Anderson Cooper's sexual orientation has long been an open secret for years and in 2007, he was the focus of Out magazine's cover story alongside Hollywood actress Jodie Foster about the glass closet – a situation where public figures are known to be gay but stop short at actually coming out on the record. (Foster came out in December 2007 by paying tribute to her "beautiful Cydney" during a speech at the Hollywood Reporter's Women in Entertainment breakfast.)
The 45-year-old globe-trotting news correspondent and host of “Anderson Cooper 360” on CNN has never publicly confirmed or denied his sexual orientation until he comfirmed the fact in an email to his long time friend and Daily Beast writer Andrew Sullivan, who is also gay.
“The fact is, I’m gay, always have been, always will be, and I couldn’t be any more happy, comfortable with myself, and proud,” Cooper said in the e-mail published on Monday, which Sullivan said he had Cooper’s permission to share with the world.
Sullivan explained in his column that he had contacted Cooper for his comments on an article published last week in Entertainment Weekly, which reported how the public reaction to gay people in public life who come out has become less of a big deal that in past years.
In the email, Cooper, who has been relunctant to talk about his private life, explained his reasons for not coming out as gay sooner:
"Andrew, as you know, the issue you raise is one that I've thought about for years. Even though my job puts me in the public eye, I have tried to maintain some level of privacy in my life. Part of that has been for purely personal reasons. I think most people want some privacy for themselves and the people they are close to.
"But I've also wanted to retain some privacy for professional reasons. Since I started as a reporter in war zones 20 years ago, I've often found myself in some very dangerous places. For my safety and the safety of those I work with, I try to blend in as much as possible, and prefer to stick to my job of telling other people’s stories, and not my own. I have found that sometimes the less an interview subject knows about me, the better I can safely and effectively do my job as a journalist.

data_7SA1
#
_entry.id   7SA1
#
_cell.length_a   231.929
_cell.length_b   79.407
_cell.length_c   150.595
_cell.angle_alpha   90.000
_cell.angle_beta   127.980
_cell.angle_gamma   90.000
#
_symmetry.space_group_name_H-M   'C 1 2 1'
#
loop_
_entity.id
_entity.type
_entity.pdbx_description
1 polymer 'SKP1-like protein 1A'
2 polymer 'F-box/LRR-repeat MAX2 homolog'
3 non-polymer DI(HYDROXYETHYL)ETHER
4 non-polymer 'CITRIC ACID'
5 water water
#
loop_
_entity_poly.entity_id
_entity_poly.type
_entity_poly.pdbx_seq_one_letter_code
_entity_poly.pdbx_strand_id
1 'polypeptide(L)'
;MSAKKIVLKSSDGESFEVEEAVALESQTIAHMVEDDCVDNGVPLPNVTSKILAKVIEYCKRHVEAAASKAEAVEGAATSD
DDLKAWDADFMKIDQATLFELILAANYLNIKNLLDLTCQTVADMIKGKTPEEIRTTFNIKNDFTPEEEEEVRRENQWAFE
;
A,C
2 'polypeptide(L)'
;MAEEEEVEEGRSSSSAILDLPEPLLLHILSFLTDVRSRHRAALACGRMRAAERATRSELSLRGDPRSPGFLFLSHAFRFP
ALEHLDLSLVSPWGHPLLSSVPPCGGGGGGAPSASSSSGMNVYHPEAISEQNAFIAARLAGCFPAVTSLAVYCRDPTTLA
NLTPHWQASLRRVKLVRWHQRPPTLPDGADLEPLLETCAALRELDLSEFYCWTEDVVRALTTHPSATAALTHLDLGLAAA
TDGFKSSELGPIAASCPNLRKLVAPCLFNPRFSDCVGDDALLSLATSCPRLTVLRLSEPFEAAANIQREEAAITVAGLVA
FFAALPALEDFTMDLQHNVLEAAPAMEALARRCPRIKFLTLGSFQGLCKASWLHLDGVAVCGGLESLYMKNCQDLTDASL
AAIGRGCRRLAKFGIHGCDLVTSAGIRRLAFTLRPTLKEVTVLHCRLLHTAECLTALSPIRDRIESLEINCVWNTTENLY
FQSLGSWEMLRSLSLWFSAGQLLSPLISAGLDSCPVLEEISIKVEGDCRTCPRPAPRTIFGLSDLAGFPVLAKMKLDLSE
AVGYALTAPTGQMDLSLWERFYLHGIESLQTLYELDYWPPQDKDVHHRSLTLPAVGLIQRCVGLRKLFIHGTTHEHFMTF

"I've always believed that who a reporter votes for, what religion they are, who they love, should not be something they have to discuss publicly. As long as a journalist shows fairness and honesty in his or her work, their private life shouldn't matter. I’ve stuck to those principles for my entire professional career, even when I’ve been directly asked “the gay question,” which happens occasionally. I did not address my sexual orientation in the memoir I wrote several years ago because it was a book focused on war, disasters, loss and survival. I didn't set out to write about other aspects of my life."
He goes on to explain that he had recently begun to reconsider his position about not coming out publicly as it had inadvertently created a public perception he's "uncomfortable, ashamed or even afraid", and that visibility of LGBT people can help counter disrimination and bullying.
"Recently, however, I’ve begun to consider whether the unintended outcomes of maintaining my privacy outweigh personal and professional principle. It’s become clear to me that by remaining silent on certain aspects of my personal life for so long, I have given some the mistaken impression that I am trying to hide something - something that makes me uncomfortable, ashamed or even afraid. This is distressing because it is simply not true.